When you come to a dead end in an ancestor line, explore sideways. There could be clues hidden in the records or sources of those collateral relatives.
Here’s what happened to me. I didn’t know much about a brother of my g-grandpa. But I had noticed there was another Ancestry subscriber who had him in her tree.
So I contacted her through Ancestry’s messaging system. Not only was she able to provide me with more dates, sources, and photos, she pointed me towards a book one of her ancestors had written.
This idea was shelved for a few months, until she wrote me again and said she had located a copy of it for sale online. I snapped it up immediately.
When it arrived I sat down with it, cradling it like a baby. Here were stories of MY relatives, written 30 years ago by the brother-in-law of my Grand Uncle about his early years in the early 20th century. So it covered my Grand Aunt also. How cool was that?
Oh my, not only were there wonderful memories, there were photos. Of people – MY people! There were oodles of drawings he made to accompany his stories: Where they lived. Where the neighbors lived. Where the railroad was. Where relatives were buried. That description saddened and tickled me at the same time: “Graves of grand-parents (buried under the tree where the cow was milked).”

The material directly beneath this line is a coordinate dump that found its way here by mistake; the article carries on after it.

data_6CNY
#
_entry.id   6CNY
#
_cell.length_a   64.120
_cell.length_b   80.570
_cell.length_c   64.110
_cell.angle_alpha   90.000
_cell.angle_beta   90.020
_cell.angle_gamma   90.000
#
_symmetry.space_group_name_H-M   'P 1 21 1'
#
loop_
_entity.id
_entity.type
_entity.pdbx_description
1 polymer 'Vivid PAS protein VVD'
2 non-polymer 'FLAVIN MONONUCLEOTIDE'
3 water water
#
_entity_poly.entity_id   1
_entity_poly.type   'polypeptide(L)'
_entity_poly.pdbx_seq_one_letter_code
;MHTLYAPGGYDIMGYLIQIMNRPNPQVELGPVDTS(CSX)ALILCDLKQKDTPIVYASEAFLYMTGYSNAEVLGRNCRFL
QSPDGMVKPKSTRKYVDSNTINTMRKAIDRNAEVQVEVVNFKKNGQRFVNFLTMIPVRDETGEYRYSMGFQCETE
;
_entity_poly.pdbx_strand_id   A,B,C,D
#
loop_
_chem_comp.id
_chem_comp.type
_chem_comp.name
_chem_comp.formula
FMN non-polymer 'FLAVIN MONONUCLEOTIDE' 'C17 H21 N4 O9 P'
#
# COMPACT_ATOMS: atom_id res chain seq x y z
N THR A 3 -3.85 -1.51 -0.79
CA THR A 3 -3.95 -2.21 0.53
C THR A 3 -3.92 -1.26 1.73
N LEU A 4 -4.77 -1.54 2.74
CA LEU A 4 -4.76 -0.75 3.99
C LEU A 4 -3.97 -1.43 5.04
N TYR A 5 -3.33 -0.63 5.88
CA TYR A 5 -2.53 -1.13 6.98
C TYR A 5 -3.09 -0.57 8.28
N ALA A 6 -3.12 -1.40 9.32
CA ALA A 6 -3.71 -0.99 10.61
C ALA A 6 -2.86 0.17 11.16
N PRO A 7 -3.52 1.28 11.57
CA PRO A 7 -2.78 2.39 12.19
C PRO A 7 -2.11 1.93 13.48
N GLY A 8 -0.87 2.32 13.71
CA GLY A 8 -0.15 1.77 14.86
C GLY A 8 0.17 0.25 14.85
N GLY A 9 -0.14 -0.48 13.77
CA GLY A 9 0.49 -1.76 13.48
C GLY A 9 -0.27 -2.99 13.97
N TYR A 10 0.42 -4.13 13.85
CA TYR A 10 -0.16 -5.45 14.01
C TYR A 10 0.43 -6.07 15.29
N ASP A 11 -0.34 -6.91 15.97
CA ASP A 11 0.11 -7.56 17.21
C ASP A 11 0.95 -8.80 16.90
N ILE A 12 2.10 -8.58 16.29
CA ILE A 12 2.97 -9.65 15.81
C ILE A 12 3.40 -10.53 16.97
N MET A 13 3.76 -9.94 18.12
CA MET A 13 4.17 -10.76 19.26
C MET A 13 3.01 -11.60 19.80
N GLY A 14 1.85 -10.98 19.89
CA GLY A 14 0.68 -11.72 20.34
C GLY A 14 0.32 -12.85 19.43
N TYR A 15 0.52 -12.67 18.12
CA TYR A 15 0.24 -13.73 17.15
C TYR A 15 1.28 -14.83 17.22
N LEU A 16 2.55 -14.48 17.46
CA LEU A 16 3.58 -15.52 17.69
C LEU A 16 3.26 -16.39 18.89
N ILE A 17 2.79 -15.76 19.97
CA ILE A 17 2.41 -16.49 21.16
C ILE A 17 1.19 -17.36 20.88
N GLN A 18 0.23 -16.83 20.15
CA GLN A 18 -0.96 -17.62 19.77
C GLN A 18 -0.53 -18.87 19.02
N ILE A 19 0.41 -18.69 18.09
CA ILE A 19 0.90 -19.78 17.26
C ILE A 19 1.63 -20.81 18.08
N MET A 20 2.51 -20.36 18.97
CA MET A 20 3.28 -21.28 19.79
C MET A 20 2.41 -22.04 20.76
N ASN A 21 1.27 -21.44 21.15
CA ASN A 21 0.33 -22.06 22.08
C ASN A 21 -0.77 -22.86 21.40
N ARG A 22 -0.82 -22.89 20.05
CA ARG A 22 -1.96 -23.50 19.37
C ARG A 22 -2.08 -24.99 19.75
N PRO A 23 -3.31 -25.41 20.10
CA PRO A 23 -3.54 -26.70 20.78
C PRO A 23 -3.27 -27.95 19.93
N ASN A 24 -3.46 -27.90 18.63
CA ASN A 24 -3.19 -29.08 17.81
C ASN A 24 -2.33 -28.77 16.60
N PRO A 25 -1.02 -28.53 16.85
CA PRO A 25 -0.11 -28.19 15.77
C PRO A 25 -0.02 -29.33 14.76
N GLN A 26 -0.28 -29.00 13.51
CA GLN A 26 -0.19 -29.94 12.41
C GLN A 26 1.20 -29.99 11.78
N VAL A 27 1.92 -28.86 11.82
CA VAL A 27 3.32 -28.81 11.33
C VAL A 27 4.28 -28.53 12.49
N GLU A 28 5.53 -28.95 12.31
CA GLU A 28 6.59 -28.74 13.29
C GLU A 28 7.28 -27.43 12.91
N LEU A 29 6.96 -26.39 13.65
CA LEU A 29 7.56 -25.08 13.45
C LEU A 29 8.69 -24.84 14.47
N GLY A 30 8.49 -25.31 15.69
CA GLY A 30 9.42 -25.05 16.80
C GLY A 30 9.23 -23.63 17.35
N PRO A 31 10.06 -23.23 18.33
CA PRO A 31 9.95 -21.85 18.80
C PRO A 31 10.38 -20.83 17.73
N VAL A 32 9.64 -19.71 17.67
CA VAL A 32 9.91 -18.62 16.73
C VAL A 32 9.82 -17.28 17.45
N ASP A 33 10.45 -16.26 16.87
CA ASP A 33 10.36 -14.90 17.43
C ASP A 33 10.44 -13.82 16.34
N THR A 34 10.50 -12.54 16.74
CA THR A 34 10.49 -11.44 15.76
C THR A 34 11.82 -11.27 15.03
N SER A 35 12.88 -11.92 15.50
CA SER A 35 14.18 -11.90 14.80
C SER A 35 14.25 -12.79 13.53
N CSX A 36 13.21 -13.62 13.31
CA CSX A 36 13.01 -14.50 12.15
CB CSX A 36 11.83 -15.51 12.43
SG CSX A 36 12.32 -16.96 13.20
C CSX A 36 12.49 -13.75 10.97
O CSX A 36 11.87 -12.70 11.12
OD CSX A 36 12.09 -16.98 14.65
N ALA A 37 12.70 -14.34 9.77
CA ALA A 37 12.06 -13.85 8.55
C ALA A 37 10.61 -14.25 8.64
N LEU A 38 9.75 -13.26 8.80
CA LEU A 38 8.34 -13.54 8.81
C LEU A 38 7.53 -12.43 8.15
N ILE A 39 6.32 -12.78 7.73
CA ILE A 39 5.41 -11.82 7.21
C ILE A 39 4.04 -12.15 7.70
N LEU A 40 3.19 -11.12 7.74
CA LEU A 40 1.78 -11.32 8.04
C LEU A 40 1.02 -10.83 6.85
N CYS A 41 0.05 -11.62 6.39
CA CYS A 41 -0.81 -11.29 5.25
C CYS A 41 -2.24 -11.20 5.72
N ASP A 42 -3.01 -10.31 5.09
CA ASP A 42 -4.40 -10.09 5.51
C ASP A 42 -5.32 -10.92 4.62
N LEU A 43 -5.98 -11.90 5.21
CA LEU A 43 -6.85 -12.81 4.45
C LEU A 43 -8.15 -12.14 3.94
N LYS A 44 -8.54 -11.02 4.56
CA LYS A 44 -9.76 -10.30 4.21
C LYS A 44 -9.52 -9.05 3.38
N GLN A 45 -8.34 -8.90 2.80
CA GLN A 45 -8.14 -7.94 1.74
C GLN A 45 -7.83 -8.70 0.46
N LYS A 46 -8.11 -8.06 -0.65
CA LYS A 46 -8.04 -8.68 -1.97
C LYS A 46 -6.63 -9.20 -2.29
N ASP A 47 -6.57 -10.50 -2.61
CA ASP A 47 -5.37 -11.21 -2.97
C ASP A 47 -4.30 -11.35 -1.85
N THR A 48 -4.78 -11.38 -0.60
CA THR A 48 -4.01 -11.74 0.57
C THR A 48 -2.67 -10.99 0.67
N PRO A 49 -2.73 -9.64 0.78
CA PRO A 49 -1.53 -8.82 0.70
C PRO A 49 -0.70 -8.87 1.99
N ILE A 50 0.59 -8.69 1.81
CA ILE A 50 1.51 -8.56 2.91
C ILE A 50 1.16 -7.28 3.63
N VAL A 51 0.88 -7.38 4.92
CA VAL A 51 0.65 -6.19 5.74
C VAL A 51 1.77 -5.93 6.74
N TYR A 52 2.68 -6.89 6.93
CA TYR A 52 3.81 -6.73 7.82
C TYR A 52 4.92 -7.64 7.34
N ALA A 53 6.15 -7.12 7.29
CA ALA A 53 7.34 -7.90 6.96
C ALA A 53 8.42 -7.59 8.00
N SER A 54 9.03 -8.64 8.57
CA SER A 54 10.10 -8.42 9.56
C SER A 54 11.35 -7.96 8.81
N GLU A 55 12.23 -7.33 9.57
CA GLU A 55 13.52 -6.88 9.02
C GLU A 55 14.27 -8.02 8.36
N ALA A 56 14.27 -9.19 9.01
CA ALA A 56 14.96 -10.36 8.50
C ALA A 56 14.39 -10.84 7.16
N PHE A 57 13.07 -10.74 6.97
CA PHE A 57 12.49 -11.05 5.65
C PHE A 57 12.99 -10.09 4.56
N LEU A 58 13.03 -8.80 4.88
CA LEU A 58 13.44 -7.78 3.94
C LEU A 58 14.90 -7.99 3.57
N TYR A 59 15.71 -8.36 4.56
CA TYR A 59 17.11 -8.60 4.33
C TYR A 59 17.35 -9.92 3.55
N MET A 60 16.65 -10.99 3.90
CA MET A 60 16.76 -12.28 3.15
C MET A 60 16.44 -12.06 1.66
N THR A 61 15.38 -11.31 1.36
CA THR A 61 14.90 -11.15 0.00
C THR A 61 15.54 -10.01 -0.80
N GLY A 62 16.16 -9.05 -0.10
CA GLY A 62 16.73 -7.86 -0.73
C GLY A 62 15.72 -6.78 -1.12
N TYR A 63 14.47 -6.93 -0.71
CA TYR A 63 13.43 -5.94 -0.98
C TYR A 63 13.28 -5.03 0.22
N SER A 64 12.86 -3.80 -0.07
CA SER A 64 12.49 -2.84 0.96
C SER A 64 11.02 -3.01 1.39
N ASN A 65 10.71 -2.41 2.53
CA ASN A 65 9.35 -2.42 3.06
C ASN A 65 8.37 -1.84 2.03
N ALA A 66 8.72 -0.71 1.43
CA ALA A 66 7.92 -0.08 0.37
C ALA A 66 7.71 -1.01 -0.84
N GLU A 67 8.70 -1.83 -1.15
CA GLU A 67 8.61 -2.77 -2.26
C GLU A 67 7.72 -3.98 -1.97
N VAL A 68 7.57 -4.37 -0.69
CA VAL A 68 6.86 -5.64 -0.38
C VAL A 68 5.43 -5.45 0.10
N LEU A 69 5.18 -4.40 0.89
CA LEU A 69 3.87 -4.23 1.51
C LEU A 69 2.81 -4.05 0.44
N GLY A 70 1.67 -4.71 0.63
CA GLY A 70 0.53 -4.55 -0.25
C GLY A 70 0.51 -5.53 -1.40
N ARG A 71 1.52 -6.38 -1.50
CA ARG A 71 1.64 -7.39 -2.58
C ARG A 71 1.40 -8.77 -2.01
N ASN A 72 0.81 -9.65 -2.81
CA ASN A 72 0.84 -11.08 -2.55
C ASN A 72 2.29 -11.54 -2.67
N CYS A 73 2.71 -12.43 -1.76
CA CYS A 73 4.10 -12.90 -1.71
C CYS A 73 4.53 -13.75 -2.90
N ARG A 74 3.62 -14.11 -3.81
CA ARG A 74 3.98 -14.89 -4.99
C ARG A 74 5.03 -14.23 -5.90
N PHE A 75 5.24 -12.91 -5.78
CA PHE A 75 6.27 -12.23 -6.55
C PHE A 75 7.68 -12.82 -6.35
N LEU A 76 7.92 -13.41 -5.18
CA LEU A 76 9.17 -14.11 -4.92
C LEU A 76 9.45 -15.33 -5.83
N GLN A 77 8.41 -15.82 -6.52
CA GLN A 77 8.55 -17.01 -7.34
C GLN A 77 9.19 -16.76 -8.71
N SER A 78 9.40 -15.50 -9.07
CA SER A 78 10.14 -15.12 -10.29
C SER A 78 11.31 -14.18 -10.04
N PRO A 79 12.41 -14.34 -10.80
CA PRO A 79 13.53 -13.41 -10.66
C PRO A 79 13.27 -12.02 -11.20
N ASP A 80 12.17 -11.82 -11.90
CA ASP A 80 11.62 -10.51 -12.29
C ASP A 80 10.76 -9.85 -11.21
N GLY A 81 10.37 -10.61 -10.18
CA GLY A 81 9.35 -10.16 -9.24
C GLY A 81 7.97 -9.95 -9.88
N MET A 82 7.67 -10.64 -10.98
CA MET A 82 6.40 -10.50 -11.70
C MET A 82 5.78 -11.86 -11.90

I could see the land taking shape in my mind as I continued to read. I agonized with the family as they encountered various trials and tribulations. I rejoiced with them over the new babies, grieved with them as they lost their elders or their crops were ruined. Their pioneer spirit stood out in every chapter.
I cheered with them after trying various homesteading spots in different States, they came back to where they started. Back to their friends and family. And I felt the warmth and love as they were welcomed back into the fold. I also saw their strong faith in God. They were Dunkards. I did not know that.
This is why I do genealogy. To me, it’s not about collecting names. It’s not even about putting dates with those names, or collecting records and sources, altho those are important.
It’s about getting to know your ancestors. Really getting to know them. That’s called “putting flesh on the bones.” What made them tick? What were their goals? Where did they get their motivation? What made them move west? And then farther West? What made some stay put?
So if you’ve run into a dead-end, don’t give up. That big break-through could be off to the side, in those collateral relatives.
Hunt, search, look – contact others. You never know what you might find until you try.